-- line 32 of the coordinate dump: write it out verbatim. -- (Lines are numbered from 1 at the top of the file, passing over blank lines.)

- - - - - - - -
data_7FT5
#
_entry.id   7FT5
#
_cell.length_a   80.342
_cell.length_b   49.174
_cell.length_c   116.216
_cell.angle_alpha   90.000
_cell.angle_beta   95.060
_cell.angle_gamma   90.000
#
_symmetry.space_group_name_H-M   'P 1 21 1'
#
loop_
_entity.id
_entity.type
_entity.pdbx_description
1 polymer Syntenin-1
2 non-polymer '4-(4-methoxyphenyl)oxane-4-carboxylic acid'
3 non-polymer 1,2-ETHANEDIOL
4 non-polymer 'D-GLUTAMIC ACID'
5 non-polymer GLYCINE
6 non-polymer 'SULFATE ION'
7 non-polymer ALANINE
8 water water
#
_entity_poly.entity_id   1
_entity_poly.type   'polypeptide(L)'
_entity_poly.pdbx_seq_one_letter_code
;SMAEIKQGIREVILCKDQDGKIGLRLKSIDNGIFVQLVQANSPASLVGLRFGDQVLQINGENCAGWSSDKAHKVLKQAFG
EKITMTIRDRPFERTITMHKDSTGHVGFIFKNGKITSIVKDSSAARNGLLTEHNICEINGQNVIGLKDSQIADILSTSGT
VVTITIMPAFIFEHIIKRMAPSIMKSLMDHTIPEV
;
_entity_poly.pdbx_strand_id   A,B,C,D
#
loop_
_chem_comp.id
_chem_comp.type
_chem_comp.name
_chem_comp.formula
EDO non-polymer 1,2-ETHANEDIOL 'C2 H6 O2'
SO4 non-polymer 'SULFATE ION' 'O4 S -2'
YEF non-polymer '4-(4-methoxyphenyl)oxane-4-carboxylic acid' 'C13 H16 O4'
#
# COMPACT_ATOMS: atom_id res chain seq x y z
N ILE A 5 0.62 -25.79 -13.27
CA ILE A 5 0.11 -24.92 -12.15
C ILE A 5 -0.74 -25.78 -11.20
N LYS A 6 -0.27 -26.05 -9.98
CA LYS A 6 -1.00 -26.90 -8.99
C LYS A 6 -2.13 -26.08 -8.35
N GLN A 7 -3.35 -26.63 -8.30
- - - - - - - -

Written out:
VVTITIMPAFIFEHIIKRMAPSIMKSLMDHTIPEV